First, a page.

The deception, after all, has but narrow limits; and, I suspect, owes no inconsiderable part of its effect to the sudden surprise which it occasions.

It may make up completely for a small difference of direction, but is easily detected, if the difference be considerable, and if the experiment be continued for a length of time. · Ac

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* Mr. Gough, who had the misfortune to be blind from his infancy, could not possibly form any judgment, from his own experience, of the length to which this last species of deception may be carried by the help of false intimations or signs skilfully addressed to the eye. It is not, therefore surprising, that he should have been led to adopt some of those conclusions which I have already taken the liberty to controvert. His paper, on the whole, reflects the highest honor, both on his philosophical sagacity, and on his talents as an accurate and skilful observer.

cordingly, it is only in very large theatres, that the division of labor, which I have just now mentioned in the art of the opera-singer, has been attempted with any considerable degree of success. In the progress of the entertainment, I have, in general, become distinctly sensible of the imposition: and have sometimes wondered that it should have misled me for a moment.

It is generally imagined that ventriloquists possess some peculiar organic faculty which is denied to other men. By the ancients they were supposed to have a power of fetching a voice from the belly or stomach. Hence they were called 'Eyyaorgíuvool. Mr. Gray, in his comments upon Plato, seems plainly to have given credit to this supposition. “Those,” says he, “ who are possessed of this faculty," (that is, of fetching a voice from the belly or stomach, “can manage their voice in so wonderful a manner that it shall seem to come from what part they please, not of themselves only, but of any other person in the company, or even from the bottom of a well, down a chimney, from below stairs, &c. &c. of which I myself have been witness." * In what manner this faculty of fetching a voice from the belly or stomach should enable the possessor to work all these apparent miracles, Mr. Gray has not attempted to explain. Among the moderns, a different theory has become prevalent,—that this peculiar faculty consists in the power of speaking in the act of inspiration. Hobbes is the earliest author, by whom I have found this idea started : “A man,” says he, “ that has practised to speak by drawing in his breath, (which kind of men in ancient time were called Ventriloqui,) and so make the weakness of his voice seem to proceed, not from the weak impulsion of the organs of speech, but from distance of place, is able to make very many men believe it is a voice from Heaven, whatsoever he pleases to tell them.” † The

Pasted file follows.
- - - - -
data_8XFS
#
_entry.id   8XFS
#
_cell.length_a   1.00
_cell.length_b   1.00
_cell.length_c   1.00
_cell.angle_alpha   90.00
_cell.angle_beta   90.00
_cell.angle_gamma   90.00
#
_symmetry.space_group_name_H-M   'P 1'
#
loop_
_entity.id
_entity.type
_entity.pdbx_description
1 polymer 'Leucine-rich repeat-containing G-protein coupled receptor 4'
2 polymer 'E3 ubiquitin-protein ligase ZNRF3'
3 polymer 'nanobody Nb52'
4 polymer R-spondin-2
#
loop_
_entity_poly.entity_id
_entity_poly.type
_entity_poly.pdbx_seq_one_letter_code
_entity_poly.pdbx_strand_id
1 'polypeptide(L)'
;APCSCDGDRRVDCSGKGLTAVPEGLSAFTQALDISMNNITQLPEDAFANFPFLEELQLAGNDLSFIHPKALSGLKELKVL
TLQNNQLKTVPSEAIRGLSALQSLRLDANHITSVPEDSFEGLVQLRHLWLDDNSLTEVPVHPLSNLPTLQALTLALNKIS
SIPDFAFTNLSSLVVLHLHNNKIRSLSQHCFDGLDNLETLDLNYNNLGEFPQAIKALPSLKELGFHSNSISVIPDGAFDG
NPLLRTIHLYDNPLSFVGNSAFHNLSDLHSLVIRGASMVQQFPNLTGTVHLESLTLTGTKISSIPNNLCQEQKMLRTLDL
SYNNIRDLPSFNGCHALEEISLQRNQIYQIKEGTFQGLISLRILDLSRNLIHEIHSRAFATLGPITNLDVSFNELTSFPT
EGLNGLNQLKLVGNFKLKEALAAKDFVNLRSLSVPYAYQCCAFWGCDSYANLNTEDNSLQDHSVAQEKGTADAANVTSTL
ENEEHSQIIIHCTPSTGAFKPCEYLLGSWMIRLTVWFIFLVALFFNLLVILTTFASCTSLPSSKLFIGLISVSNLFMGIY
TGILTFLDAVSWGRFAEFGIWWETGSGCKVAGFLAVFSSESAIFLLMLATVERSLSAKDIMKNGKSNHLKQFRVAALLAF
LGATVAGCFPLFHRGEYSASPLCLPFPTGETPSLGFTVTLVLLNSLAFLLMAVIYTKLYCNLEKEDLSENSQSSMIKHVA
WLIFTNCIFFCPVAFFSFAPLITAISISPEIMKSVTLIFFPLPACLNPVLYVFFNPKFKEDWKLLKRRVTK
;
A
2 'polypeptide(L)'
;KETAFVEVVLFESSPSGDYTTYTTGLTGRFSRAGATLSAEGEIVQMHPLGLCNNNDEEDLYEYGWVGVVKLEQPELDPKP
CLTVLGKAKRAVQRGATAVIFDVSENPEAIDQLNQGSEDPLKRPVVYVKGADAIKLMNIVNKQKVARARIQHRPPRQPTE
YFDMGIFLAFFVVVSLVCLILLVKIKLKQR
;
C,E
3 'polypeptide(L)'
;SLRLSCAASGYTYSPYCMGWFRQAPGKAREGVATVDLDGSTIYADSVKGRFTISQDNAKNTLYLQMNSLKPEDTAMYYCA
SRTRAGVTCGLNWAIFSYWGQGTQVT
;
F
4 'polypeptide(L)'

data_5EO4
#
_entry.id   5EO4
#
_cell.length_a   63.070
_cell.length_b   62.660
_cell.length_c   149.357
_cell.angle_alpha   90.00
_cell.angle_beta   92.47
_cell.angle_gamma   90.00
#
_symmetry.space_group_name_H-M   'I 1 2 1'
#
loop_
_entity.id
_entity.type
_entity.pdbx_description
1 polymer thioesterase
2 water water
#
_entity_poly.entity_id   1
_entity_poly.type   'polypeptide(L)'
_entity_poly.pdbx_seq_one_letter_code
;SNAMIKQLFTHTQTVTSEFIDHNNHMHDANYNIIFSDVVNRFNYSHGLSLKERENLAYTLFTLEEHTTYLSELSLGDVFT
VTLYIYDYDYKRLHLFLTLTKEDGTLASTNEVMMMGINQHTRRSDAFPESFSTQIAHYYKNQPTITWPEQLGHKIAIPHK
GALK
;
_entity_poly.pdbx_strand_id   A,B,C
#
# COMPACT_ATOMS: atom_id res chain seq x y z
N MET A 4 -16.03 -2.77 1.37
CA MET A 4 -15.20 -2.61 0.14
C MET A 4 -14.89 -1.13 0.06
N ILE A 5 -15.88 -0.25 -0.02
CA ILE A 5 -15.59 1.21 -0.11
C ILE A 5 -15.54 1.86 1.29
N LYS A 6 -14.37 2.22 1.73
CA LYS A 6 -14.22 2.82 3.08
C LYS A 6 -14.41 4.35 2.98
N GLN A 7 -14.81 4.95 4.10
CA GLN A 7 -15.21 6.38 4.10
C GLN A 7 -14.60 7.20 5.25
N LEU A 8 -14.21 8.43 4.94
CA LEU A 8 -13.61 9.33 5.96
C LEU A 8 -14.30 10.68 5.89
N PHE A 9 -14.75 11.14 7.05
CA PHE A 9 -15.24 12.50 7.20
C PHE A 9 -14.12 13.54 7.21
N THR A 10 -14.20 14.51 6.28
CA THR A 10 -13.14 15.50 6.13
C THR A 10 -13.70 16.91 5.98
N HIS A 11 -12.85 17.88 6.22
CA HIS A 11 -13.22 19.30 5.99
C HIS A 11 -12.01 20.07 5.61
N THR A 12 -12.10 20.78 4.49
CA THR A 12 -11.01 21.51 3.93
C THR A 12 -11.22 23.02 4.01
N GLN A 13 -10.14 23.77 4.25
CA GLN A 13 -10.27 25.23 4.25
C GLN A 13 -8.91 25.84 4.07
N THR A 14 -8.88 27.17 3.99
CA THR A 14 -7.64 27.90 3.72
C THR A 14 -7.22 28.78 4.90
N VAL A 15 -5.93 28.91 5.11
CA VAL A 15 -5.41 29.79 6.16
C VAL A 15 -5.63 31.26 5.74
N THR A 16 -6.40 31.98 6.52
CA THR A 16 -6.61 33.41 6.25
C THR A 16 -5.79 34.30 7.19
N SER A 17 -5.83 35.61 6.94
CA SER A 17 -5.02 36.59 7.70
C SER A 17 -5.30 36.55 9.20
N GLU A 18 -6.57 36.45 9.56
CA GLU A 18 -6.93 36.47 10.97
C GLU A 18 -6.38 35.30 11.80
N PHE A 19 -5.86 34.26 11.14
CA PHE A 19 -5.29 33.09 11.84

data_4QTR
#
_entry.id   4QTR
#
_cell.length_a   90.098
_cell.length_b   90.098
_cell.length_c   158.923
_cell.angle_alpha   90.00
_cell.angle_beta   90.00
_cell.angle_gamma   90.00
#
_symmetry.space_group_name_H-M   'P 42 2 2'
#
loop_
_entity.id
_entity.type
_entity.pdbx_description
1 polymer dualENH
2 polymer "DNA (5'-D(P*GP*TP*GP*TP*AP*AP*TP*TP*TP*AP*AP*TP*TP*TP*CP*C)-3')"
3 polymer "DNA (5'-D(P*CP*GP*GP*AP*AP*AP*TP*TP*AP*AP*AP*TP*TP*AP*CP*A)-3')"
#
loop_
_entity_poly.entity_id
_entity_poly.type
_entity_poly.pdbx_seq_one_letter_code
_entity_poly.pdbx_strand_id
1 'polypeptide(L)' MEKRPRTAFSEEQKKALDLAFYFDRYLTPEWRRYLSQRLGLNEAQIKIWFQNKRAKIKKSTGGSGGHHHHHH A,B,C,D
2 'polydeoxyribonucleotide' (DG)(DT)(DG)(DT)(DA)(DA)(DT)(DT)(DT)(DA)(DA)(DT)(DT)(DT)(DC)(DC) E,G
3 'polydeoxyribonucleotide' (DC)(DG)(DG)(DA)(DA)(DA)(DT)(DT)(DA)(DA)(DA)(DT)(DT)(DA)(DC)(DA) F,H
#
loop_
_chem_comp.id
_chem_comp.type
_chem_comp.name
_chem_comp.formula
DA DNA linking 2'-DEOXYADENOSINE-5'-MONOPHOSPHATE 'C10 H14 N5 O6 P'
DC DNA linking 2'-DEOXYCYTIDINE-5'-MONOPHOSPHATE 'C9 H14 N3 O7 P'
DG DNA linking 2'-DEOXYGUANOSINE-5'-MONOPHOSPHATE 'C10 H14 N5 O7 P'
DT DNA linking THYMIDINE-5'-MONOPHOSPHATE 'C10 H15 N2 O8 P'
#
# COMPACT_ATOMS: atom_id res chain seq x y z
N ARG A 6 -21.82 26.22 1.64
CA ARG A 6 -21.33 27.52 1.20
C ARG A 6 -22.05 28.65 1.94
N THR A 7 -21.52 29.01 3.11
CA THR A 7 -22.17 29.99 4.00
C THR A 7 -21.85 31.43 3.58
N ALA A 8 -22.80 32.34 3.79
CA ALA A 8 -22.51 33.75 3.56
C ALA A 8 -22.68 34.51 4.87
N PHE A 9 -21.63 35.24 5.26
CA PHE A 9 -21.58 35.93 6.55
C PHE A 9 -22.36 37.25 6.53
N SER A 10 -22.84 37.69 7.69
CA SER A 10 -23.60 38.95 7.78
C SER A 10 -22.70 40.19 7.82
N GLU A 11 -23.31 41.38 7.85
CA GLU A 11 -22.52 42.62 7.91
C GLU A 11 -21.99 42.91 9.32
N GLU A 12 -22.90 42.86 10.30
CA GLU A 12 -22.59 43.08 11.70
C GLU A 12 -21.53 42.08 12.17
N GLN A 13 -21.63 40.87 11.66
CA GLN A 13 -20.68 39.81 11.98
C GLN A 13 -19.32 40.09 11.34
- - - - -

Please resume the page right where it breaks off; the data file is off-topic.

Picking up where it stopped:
Gray's Works, Edit. by Mathias, Vol. II. p. 424. | Hobbes, Of a Christian Commonwealth, Chap. xxxvii.—If the ventriloquist really possess this power, it is probably much less by weakening the voice, (as Hobbes supposes) than by divesting it of all the common marks of direction and of locality, that so unnatural a modification of speech is rendered subservient to the purposes of the impostor. In Plato's Dialogue, entitied Sophista, the following words occur : 'Erròs úroVOL. III.

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same theory has been adopted in the present times by philosophers of the highest name, and has received countenance from some very accurate observers of my own acquaintance. For my own part, I must acknowledge that I entertain great doubts about the fact, as I cannot conceive what aid the ventriloquist could derive in the exercise of his art, from such an extraordinary power, if it were really in his possession. My opportunities, however, of witnessing such exhibitions have been but few, and never afforded me access to a particular examination of the performer; I would be understood, therefore, rather to propose a query for the consideration of others, than to give a decided opinion of my own.*